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Thread: The climate change thread

  1. #91
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    The combination of greenhouse gas emissions and the hot air coming from the White House is leading to dire consequences for our planet.

    US greenhouse gas emissions spiked in 2018
    The Washington Post, Jan 8 2019 4:20 AM

    US carbon dioxide emissions rose an estimated 3.4% in 2018, according to new research — a jarring increase that comes as scientists say the world needs to be aggressively cutting its emissions to avoid the most devastating effects of climate change. The findings, published today by the independent economic research firm Rhodium Group, mean that the United States now has a diminishing chance of meeting its pledge under the 2015 Paris climate agreement to dramatically reduce its emissions by 2025.

    The findings also underscore how the world's second-largest emitter, once a global leader in pushing for climate action, has all but abandoned efforts to mitigate the effects of a warming world. President Trump has said he plans to officially withdraw the nation from the Paris climate agreement in 2020 and in the meantime has rolled back Obama administration regulations aimed at reducing the country's carbon emissions. The sharp emissions rise was fueled primarily by a booming economy, researchers found. But the increase, which could prove to be the second-largest in the last 20 years, probably would not have been as stark without Trump administration rollbacks, said Trevor Houser, a partner at Rhodium.

    https://www.latimes.com/nation/natio...108-story.html

  2. #92
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    Here is the latest dire news for our planet -- news which our President will ignore and dismiss:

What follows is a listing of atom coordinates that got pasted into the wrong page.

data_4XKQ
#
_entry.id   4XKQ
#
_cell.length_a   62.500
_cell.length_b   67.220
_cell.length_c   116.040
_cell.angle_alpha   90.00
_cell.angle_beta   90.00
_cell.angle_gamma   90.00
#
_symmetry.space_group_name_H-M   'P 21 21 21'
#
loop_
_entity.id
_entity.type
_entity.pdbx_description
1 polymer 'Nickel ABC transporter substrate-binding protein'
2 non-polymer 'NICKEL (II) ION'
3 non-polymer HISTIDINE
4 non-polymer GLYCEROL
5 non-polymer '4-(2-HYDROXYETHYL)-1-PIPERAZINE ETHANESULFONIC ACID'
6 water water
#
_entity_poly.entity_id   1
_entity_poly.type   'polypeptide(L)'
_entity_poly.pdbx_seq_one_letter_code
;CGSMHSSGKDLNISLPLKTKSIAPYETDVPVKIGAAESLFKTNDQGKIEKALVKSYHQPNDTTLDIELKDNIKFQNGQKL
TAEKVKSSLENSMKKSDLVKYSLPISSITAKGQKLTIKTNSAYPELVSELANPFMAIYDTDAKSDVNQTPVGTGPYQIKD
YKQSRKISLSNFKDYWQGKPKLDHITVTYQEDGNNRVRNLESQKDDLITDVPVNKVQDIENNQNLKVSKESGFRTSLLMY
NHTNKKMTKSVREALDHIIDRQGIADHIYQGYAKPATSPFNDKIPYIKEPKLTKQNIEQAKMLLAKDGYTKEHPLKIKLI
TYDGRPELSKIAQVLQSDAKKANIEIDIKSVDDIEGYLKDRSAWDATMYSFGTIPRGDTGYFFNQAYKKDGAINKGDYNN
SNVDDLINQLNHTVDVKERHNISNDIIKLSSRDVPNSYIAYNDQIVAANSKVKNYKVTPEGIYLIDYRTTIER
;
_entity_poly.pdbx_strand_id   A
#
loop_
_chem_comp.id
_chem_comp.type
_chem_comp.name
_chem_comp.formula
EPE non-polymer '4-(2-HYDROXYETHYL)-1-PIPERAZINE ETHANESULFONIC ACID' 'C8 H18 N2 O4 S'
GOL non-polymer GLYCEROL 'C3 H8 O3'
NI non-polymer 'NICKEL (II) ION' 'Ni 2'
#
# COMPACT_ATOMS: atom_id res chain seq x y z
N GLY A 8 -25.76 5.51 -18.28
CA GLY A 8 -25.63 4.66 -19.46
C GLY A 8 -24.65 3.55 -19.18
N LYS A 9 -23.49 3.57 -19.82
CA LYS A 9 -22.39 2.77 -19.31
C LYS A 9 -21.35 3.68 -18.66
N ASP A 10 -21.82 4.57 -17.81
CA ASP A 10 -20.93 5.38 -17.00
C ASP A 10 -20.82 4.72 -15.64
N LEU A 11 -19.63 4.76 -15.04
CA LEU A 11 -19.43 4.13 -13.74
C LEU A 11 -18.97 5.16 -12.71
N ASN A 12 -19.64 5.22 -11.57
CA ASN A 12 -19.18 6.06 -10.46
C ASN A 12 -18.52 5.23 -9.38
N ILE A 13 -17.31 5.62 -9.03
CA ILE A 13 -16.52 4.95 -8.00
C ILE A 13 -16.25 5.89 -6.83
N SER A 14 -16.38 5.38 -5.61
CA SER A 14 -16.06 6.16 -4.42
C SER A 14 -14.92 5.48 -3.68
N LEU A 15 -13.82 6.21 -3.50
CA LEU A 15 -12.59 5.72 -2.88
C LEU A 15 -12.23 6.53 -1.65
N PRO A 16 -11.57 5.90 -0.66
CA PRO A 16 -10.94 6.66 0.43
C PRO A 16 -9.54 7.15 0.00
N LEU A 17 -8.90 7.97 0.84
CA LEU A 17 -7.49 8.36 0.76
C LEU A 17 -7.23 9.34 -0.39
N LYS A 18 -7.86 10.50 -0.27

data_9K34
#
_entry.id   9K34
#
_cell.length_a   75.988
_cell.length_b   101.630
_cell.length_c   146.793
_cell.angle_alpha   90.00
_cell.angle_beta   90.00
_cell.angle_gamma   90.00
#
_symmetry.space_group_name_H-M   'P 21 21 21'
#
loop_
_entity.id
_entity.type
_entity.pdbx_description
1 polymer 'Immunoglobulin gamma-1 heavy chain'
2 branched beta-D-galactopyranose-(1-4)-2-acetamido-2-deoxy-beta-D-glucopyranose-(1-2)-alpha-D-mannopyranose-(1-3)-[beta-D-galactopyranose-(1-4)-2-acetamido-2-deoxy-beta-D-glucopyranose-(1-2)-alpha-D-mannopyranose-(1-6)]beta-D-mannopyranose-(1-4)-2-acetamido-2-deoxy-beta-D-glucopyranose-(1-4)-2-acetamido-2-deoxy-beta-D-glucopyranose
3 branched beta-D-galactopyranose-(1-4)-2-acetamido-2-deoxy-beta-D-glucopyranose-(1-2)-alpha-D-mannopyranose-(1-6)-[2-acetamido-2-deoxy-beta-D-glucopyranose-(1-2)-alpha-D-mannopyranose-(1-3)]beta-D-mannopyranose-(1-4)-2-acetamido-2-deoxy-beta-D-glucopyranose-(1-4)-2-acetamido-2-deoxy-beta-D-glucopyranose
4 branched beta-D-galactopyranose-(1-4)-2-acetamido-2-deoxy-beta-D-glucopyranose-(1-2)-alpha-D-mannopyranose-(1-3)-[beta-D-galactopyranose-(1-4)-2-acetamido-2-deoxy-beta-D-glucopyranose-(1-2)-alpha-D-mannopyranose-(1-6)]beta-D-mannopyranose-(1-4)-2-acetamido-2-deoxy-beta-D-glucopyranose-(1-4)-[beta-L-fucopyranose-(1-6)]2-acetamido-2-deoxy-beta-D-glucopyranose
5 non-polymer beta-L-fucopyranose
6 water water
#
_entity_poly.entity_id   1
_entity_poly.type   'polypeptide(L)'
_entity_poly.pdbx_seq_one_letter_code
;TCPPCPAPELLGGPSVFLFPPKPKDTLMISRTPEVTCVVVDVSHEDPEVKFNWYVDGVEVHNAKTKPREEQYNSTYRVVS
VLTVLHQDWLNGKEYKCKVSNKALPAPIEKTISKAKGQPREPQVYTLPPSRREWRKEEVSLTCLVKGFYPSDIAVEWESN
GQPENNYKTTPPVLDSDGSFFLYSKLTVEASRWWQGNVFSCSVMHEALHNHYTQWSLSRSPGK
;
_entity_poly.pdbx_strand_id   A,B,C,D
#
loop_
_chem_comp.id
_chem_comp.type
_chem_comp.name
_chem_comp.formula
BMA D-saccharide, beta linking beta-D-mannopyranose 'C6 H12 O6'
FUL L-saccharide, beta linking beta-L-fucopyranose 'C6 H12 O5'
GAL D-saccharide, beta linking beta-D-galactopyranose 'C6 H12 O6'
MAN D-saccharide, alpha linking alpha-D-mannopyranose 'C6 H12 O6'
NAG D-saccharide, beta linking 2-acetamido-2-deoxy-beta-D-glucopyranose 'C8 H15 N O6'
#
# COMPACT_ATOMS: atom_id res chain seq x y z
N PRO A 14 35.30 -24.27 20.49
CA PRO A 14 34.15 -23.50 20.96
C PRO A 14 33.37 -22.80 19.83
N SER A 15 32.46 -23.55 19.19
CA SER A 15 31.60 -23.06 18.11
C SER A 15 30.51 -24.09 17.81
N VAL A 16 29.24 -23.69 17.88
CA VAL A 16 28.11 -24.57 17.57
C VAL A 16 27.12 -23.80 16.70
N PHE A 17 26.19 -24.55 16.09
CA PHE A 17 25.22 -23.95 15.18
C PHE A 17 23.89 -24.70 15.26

Oceans are warming dramatically faster, new study warns
    CBS News, Jan 11 2019 7:54 PM

    A new study finds the world's oceans are warming significantly faster than previously thought. The analysis, published Thursday in the journal Science, raises the stakes for curbing climate change. Since 1970, the ocean has warmed 40% more than previous estimates, according to climate scientist Zeke Hausfather, one of the authors of the study.

    The study examined four new or updated Ocean Heat Content records — a fancy term for measuring how warm the ocean is, taking into account deeper water, not just surface temperatures — and finds the ocean warming is significantly higher than estimated in the last comprehensive report by the UN's Intergovernmental Panel on Climate Change in 2013. Ninety-three percent of the excess heat trapped in the earth's system by human-caused greenhouse gas emissions is stored in the oceans. If it weren't for this ocean buffer absorbing so much heat, our atmosphere would be roasting us by now.

    https://www.cbsnews.com/news/oceans-...e-study-warns/

  3. #93
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    I wonder how many cities would still be above sea level if the oceans rose 188 feet -- and would Denver, Omaha and Wichita become coastal communities?

    Antarctica ice melt has accelerated by 280% in the last four decades
    Brandon Miller, CNN, Jan 14 2019 4:15 PM

    A new study published today in the Proceedings of the National Academy of Sciences reveals that our planet's ice is melting at an alarming rate, which is bad news for global sea levels. According to the study, led by Eric Rignot from the University of California at Irvine, which looked at details of ice and snow from the entire continent of Antarctica since 1979, Antarctica's crucial ice sheet has been melting for the entire 39 year period. The rate of that ice loss has not been consistent, with ice disappearing faster in each successive decade, from 40 gigatons per year from 1979-90 all the way up to 252 gigatons per year from 2009-17, a six-fold increase. That melt-rate has been accelerating in the most recent decades, up 280% in the second half of the nearly 40 years compared to the first half.

    The continent holds a majority of the planet's ice and, if melted, would cause the average sea level to rise 188 feet. "If we fail to achieve carbon dioxide emissions targets and earth's average temperature warms more than 2° Celsius, sea ice will diminish," said Richard Levy of New Zealand's GNS Science & Victoria University of Wellington. Currently, Antarctica's sea ice is at the lowest January levels since detailed observations began in 1979, according to data from the US National Snow & Ice Data Center.

    https://www.cnn.com/2019/01/14/world...ies/index.html

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